I haven't written about this yet and to be quite honest have generally taken little interest in it. Hopefully I can use this slightly detached position to take a more intelligent view of the issue than some bloggers and tabloid newspapers.
I should probably state my position in relation to MPs generally and in this current climate it is especially important to do so as it seems my own view is now quite radical. MPs generally do an excellent job and it should be remembered that often their work isn't easy. To go through all of this now would be impossible but it is enough to say that their hard work often goes unrecognised by constituents and unnoticed in the press (both national and local). A more expansive article on this is available here. Unfortunately such points are lost in the swathe of uproar and it is unsurprising that now 85% of people think MPs are "self-serving and out of touch".
Although the scandal is now subsiding it will have a damaging effect in the future. Take the elections set to happen on the 4th June. With such a dim view of representatives now taken by the British electorate I predict turnout will be lower than usual and many ballots will be spoilt. Although I have long been an advocate of the availability of the vote blanc, an especially low turnout will take a proverbial piss on the democratic system.
Furthermore, in this time of economic hardship it is clear that cuts will have to be made to public services. This will be hard to justify in a climate when MPs are seen to be feathering their own nests. Meanwhile any campaign to crack down on benefit cheats will come across as, at best, ironic.
Although I have now rested the case for the defence, clearly this mess needs to be sorted out. Immediately we have to deal with those MPs who have seriously abused the system. Although the system is admittedly faulty, not all MPs have exploited the system with major disregard so those who have done must suffer the consequences. On Question Time last Thursday, comparisons were made with such an abuse in the commercial world and though this is not the same thing; people are rightly angry. Heads have and will roll and despite debate as to what constitutes a major abuse of expenses it is important for the public's sake that action is seen to be being taken. I believe the culmination of this will be a successful vote of no-confidence against the speaker next week.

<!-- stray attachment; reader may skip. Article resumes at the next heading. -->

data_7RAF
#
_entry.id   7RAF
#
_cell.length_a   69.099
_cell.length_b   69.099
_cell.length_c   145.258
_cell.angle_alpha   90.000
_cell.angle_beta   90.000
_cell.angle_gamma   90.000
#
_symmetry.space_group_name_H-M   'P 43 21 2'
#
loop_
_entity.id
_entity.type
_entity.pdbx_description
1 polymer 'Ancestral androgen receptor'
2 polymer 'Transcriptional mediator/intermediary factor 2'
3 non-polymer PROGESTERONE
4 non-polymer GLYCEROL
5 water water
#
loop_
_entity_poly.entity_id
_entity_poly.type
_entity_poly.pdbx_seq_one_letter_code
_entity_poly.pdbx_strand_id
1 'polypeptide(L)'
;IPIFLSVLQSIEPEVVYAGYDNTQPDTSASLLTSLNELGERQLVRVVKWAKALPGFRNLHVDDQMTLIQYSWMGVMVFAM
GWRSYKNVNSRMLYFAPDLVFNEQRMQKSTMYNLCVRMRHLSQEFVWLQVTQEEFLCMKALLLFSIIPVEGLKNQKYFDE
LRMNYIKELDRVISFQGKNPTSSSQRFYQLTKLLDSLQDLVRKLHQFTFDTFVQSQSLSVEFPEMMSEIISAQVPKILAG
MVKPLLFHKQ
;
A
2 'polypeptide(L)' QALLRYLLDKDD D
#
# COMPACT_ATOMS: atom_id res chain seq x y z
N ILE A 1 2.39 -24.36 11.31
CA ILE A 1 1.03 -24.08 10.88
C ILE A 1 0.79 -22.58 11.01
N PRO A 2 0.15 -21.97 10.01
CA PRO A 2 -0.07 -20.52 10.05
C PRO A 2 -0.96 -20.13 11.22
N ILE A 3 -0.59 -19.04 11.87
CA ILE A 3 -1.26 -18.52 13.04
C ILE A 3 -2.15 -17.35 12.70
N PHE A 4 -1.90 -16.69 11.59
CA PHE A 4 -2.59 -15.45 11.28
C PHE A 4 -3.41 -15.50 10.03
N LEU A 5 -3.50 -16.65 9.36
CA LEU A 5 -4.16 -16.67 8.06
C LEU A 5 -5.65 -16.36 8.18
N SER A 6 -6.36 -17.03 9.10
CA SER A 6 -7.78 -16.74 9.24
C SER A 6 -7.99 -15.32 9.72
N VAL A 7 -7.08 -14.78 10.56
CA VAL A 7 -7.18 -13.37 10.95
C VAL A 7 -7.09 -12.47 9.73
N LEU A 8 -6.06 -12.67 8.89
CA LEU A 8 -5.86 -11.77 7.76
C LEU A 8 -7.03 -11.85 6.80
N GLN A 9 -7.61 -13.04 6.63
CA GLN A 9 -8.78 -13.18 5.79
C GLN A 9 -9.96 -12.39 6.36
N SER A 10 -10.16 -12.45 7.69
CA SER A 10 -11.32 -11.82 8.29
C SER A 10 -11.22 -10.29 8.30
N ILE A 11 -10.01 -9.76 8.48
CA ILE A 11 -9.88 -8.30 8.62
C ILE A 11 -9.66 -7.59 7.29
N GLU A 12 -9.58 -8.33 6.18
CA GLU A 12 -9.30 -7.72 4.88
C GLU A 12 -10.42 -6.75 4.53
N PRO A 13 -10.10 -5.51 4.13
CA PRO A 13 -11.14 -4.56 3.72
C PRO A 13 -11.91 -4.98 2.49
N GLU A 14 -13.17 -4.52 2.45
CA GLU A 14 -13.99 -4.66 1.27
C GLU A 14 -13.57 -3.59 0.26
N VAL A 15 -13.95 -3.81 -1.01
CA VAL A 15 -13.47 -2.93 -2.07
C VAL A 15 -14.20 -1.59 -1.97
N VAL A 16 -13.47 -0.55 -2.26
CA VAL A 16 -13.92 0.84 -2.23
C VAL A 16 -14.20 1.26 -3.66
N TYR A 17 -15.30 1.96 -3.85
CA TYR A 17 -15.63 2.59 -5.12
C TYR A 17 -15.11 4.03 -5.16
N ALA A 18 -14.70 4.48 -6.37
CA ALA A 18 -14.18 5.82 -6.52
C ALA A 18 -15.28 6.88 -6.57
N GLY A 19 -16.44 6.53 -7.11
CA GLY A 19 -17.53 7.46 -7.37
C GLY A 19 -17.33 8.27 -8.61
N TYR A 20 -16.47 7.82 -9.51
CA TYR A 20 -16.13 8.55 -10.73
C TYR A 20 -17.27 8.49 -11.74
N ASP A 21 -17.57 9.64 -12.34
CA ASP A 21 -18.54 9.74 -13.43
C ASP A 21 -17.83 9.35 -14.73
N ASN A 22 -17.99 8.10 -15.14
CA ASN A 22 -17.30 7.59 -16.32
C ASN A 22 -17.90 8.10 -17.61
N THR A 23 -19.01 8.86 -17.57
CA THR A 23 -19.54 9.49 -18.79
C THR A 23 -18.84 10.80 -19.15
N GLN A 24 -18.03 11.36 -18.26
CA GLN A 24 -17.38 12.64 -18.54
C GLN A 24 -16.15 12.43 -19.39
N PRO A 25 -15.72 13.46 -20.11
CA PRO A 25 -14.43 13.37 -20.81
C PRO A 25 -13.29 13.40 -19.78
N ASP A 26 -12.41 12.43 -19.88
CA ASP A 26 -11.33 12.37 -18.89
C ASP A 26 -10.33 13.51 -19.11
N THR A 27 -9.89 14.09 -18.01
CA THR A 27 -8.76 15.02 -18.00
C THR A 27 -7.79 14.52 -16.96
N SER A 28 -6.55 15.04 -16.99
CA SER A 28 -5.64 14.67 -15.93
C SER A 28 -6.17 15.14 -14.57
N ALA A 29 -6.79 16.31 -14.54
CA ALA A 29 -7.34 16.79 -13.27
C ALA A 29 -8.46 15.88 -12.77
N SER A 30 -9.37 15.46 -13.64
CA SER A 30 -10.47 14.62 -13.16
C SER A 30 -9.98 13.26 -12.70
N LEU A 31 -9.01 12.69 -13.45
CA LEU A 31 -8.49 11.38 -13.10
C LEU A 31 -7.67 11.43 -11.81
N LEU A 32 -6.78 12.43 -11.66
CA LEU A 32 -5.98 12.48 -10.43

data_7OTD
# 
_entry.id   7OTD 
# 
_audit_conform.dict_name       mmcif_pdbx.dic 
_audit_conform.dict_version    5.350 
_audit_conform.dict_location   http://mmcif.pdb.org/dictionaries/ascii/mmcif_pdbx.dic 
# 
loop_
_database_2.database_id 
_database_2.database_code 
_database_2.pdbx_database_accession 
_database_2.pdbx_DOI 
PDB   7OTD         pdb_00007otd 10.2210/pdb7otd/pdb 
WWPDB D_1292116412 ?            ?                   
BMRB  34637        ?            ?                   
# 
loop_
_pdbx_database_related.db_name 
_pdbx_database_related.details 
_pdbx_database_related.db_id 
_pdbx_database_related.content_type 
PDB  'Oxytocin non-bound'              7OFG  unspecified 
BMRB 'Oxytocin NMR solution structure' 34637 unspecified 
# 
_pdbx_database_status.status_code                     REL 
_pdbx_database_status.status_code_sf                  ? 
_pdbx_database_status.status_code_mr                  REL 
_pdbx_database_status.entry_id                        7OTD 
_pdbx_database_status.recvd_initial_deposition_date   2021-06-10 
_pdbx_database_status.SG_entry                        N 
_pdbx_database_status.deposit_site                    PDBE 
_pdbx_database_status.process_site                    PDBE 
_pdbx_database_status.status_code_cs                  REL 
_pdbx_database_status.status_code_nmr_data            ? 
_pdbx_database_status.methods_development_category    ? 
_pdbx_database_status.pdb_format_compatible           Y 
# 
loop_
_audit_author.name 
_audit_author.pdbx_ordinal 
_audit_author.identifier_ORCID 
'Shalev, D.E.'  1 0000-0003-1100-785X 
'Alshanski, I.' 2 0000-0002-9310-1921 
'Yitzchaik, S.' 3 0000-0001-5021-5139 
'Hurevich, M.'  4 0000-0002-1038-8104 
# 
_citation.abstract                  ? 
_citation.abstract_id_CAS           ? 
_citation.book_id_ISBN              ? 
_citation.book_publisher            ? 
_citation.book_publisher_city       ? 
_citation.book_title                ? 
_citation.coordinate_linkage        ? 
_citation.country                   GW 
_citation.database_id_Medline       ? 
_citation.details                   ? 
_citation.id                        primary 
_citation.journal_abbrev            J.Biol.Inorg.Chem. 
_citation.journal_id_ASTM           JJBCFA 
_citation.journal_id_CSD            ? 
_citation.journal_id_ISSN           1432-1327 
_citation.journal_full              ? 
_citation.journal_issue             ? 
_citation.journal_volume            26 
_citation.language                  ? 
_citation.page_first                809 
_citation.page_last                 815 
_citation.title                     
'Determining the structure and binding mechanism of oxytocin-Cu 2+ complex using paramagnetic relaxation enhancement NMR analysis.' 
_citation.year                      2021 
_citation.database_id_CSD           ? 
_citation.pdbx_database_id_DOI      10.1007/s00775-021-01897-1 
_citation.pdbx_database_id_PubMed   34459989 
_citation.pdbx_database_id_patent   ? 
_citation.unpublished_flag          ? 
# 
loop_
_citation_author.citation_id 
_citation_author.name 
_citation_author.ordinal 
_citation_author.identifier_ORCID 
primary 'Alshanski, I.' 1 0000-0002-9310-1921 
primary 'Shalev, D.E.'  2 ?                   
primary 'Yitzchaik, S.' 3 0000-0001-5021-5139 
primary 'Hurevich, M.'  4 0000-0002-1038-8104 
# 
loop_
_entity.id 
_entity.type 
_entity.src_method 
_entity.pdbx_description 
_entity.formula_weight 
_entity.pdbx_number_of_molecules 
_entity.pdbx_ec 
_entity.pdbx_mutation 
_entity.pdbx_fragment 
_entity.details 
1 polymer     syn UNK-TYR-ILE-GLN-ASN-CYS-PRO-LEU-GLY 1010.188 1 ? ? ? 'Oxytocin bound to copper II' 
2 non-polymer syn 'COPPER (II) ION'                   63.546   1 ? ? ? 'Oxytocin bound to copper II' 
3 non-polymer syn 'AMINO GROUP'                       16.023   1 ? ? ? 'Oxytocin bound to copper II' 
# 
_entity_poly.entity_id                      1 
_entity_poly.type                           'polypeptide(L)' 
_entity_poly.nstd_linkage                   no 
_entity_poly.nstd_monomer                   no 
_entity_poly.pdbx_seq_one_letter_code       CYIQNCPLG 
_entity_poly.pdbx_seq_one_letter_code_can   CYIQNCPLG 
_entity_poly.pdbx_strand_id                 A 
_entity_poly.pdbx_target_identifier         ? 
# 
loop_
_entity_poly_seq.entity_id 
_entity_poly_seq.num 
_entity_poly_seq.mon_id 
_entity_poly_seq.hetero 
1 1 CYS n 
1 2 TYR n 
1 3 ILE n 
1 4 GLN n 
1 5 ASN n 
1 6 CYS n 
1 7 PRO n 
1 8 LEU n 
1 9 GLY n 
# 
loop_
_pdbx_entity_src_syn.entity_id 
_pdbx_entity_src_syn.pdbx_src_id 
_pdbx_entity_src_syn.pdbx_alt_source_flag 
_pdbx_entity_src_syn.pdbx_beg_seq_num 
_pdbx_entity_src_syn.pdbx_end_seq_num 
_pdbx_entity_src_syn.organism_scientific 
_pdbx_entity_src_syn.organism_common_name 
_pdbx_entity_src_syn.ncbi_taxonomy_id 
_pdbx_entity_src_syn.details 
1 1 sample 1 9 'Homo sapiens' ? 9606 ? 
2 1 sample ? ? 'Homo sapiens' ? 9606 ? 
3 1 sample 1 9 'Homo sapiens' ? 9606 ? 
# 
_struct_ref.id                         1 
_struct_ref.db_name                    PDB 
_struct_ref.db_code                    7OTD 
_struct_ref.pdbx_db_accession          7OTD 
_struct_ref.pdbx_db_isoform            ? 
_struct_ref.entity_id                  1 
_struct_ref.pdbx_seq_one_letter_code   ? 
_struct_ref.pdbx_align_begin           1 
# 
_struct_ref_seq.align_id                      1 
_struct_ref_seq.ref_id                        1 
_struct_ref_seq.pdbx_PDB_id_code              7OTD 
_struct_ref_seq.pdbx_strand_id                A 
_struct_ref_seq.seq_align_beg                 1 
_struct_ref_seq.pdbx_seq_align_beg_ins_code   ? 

In the long term we have to consider an alternative system to the one which the MPs themselves have designed. It's not an awful system necessarily but clearly it has lost all public confidence and there is cross-party support for a new system which could come from either an independent commission or at least the Committee on Standards in Public Life.
In my opinion the best way forward is to completely ditch the second home allowance. This would mean that MPs salaries would have to be raised by around £30-40,000 which, it has to be conceded, seems unfeasible in the current climate. However, this would not be a bad option for the Conservatives to take up once they attain power. Recent polls suggest that the Tories hold a huge lead over Labour and such a policy may be controversial but would get passed if it is presented as ending the possibility for abuse of the system once and for all. Another criticism is that not all MPs would use the extra money for the purpose intended and may simply keep the money and live with friends/family in the capital. This, in my opinion, is fine! People are never told how to spend their salaries so why start now with MPs? GPs and headteachers are now paid more than MPs and whilst their work is important; these guys are running the country.